From bad to worse.
This is the daily traffic challenge that travelers and residents of Sto. Tomas City have to endure since the opening of SM City Sto. Tomas last October 27, 2023.
Previously, travelers only needed to avoid passing through the First Philippine Industrial Park (FPIP) in Barangay Sta. Anastacia during rush office hours in the morning (5-8 a.m.) and afternoon (5-8 p.m.) due to heavy traffic caused by the influx of cars entering and leaving the industrial park.
FPIP, a joint venture Ecozone between First Philippine Holdings (FPH) and Sumitomo Corporation, is home to 130 companies and is one of the Philippines' largest and fastest-growing industrial parks.
Morning traffic in this area is extremely congested, stretching from the junction of Sto. Tomas City to the Batangas-Laguna boundary in Barangay Sta. Anastacia and Makiling (Laguna). In some cases, it can take up to two hours to navigate this less than three-kilometer stretch.
Adding to the FPIP traffic congestion is the Light Industrial Science Park (LISP) 3, whose main gate also feeds into the Maharlika Highway. LISP III, covering 124 hectares, is strategically located for easy access from Manila via the South Luzon Expressway and the Southern Tagalog Arterial Road (Star Tollway) from Batangas City.
Furthermore, the Sto. Tomas interchange or exit from the South Luzon Expressway extension and Star Tollway adds to the mind-boggling traffic situation faced by travelers.
From bad to worse
Now, the situation has worsened due to the newly opened SM City Sto. Tomas. Residents and motorists briefly experienced relief during the Undas holiday, but netizens fear that the same traffic woes will return when classes resume on November 6, 2023.
Since its grand opening on October 27, heavy traffic has become the norm throughout the day, extending from the morning and afternoon traffic congestion in the industrial park area well into the night.
In response, affected residents and netizens are threatening to stage a mass protest at the city hall to draw the attention of Mayor Arth Jhun Marasigan's city government to find solutions quickly to alleviate the daily traffic problems. They also plan to conduct a massive picket line in front of SM City Sto. Tomas until effective solutions and alternative routes are introduced to ease the horrendous traffic.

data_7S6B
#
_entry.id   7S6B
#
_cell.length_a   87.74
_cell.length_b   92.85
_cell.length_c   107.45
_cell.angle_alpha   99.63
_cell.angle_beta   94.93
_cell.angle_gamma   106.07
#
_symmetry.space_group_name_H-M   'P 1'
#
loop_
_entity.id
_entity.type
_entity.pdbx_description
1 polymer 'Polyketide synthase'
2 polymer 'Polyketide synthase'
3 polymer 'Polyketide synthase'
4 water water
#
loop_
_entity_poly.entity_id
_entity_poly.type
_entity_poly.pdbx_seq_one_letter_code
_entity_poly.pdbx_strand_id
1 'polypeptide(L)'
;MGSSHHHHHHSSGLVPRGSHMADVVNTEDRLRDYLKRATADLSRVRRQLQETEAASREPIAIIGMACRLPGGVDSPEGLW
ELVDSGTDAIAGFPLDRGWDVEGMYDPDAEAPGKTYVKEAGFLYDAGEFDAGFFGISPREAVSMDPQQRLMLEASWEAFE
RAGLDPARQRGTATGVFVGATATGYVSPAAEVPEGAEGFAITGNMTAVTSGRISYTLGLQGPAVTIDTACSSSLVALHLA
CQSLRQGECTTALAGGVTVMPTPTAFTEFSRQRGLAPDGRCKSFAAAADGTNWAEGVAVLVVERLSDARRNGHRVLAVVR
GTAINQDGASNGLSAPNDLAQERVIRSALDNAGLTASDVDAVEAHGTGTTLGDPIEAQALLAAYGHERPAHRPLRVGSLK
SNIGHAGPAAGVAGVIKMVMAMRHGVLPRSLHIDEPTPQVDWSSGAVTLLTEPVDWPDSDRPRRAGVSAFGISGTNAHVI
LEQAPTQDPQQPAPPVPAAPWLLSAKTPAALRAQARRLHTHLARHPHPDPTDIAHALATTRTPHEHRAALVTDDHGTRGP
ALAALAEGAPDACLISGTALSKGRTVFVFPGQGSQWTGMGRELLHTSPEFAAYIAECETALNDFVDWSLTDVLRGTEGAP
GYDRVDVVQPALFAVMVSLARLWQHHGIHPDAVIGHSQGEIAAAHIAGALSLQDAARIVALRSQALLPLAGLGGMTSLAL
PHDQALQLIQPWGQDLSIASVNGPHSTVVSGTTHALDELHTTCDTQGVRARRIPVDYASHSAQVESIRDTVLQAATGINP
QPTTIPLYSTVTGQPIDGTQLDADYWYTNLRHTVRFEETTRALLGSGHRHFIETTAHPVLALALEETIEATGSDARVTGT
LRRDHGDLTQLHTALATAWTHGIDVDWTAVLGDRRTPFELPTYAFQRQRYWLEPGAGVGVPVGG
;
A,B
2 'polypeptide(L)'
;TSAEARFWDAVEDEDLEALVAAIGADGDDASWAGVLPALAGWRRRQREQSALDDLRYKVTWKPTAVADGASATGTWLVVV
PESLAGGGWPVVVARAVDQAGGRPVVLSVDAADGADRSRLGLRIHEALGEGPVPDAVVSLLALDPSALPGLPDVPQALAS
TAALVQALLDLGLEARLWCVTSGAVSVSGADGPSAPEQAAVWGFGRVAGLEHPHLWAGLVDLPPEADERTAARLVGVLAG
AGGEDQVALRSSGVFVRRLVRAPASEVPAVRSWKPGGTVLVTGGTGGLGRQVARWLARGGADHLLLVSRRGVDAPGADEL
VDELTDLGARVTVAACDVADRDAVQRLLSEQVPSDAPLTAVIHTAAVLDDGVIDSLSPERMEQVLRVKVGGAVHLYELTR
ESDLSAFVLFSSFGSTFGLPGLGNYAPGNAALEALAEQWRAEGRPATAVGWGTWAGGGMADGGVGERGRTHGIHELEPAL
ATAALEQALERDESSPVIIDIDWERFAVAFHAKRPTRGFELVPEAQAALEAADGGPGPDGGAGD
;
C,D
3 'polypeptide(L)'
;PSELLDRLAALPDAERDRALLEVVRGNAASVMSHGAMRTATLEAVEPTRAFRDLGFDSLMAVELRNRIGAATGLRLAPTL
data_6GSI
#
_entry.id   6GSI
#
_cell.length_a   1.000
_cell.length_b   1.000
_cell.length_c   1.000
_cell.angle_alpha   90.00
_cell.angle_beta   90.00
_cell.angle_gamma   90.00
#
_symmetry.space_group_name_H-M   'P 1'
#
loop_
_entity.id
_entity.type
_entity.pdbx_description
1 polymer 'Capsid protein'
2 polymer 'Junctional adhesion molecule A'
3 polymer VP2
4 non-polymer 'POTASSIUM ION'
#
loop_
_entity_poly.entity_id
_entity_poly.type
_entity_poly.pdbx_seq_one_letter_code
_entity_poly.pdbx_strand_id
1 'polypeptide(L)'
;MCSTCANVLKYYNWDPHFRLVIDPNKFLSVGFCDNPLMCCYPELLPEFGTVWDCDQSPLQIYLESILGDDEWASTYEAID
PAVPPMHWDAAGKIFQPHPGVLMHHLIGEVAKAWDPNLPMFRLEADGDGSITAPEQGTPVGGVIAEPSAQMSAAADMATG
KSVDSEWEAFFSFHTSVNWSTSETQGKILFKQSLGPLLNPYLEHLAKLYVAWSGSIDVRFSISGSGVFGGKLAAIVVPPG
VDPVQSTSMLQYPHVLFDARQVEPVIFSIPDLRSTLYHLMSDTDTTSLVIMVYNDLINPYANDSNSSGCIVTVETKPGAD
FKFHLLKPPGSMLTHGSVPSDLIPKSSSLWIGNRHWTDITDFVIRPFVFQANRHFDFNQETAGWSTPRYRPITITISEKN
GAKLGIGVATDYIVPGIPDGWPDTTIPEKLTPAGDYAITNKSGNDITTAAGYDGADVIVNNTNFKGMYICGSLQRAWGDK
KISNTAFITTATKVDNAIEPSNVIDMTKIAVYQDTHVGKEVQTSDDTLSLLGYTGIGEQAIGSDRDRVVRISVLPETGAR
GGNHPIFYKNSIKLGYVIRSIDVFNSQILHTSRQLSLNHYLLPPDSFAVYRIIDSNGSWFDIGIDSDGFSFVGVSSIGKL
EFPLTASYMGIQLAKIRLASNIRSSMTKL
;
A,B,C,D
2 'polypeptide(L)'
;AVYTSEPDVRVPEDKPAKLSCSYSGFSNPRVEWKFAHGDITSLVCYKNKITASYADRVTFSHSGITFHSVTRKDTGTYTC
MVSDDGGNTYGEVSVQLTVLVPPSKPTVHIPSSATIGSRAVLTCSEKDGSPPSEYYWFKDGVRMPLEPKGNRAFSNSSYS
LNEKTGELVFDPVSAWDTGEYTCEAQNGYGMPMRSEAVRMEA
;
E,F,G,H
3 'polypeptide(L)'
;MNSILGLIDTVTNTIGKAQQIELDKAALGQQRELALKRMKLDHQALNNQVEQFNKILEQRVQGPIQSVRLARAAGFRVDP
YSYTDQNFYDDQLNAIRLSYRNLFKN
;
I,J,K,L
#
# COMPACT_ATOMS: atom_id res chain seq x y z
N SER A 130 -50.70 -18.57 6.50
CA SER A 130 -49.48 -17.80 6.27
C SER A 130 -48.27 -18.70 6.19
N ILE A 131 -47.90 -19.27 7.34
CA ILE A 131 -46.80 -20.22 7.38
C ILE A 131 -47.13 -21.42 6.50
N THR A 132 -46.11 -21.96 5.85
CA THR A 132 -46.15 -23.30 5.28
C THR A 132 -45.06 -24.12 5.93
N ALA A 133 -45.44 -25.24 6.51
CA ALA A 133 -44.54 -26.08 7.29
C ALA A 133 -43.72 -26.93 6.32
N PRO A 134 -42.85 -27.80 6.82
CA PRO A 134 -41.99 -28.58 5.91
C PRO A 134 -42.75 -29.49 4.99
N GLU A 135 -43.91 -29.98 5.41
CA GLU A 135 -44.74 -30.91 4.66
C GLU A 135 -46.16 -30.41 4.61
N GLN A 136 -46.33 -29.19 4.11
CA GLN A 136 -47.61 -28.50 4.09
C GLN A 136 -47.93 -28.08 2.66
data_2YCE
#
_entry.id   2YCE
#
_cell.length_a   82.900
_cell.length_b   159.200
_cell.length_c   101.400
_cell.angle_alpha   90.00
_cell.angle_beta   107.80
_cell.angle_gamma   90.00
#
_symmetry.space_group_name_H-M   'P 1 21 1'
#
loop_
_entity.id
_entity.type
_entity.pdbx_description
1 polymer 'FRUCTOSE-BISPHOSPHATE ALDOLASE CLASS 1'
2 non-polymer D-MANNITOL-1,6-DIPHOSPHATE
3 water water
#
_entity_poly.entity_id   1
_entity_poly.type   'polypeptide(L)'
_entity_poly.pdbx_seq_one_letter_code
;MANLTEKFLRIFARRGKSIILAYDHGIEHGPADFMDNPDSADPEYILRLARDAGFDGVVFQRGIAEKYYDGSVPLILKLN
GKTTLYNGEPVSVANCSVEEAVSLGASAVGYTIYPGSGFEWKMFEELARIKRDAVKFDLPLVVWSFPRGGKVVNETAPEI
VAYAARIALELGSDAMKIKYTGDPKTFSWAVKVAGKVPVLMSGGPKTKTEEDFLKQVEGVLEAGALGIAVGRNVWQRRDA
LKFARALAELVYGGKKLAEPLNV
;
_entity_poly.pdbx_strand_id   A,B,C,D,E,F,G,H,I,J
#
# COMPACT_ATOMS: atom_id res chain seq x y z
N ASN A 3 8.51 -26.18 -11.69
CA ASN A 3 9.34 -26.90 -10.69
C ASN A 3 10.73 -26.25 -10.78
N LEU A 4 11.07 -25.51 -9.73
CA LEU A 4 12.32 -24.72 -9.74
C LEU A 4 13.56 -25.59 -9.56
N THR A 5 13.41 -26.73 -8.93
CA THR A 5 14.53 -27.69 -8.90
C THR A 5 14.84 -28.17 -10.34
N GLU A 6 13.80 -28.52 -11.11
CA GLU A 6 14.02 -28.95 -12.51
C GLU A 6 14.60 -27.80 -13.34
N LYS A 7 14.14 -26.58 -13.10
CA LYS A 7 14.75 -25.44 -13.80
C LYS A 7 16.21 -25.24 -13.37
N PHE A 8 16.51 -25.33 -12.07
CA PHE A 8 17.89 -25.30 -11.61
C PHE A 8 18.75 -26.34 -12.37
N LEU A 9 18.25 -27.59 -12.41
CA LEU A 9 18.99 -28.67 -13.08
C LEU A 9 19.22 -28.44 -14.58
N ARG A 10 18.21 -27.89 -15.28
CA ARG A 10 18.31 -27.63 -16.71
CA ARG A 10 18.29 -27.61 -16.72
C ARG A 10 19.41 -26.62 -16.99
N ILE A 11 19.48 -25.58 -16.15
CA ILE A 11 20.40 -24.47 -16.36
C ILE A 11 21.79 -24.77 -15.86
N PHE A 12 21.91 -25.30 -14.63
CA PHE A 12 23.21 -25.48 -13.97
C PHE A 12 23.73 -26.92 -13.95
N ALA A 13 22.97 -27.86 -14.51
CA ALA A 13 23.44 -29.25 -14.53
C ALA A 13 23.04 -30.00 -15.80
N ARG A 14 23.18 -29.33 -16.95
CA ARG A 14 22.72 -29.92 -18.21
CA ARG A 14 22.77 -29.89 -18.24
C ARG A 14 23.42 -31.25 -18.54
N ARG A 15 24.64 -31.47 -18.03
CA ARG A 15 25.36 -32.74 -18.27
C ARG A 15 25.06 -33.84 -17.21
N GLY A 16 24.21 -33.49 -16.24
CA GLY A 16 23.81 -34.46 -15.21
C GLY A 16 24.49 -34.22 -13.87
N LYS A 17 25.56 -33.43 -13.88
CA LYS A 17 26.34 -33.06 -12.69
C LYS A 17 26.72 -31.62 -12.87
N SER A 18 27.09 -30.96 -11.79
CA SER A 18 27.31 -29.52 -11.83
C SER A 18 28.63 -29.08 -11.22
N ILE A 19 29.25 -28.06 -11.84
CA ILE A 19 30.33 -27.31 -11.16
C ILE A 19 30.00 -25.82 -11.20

"We will rally at the city hall and in front of SM City Sto. Tomas if the city government and SM do not address this issue," posted a netizen using the name Sto. Tomas City Community on social media. "The inconvenience since SM opened is unbearable."
Local economists estimate that the horrendous traffic is costing thousands of motorists caught in the traffic jam thousands of pesos every day.
A group of teenagers, out of curiosity, experienced the traffic snarl first-hand when they decided to visit the brand-new mall a day after its opening. The journey from their residence in Avida AyalaLand, which would typically take 10 minutes when they were studying at Mother Barbara Micarelli School in front of the new SM, now took them a grueling two hours to reach the mall.
"We might not visit SM anymore if the traffic is always like this to get to SM. Besides, it's smaller than we thought, compared to SM Calamba and SM Lipa," they said.
Sources suggest that the lack of advanced city planning has exacerbated the traffic situation. In addition to large banners announcing the opening dates, the city's traffic management office should have suggested alternative routes to help motorists avoid heavy traffic.
An adviser-member of the local Citizens Crime Watch pointed out that there's a longer alternative route in Barangay San Roque, about a kilometer longer, which could be a good option when traffic starts to build up. Motorists can proceed straight into the town proper, reach the small roundabout in Bgy San Roque, turn left, then left again at the Dali convenience store, and finally turn right onto Maharlika Highway to Bicol without facing traffic.
"Street signs would help guide motorists, but unfortunately, there aren't any," he suggested.
A traffic sign could say: "To SM, Take Inner Lane" for southbound traffic and "To Lucena/Bicol, Take Outer Lane." These directions should be reversed for northbound traffic heading to Manila. Unfortunately, these simple traffic initiatives seem to have been overlooked by the city's engineering and traffic management bureau.
During the week-long Undas holiday, traffic was relatively light, but parents and office workers anticipate the worst once their children return to school and regular workdays resume.
So much for the excitement of SM's birth in the city; everyone seems to have forgotten everything except watching celebrities regale on opening day.
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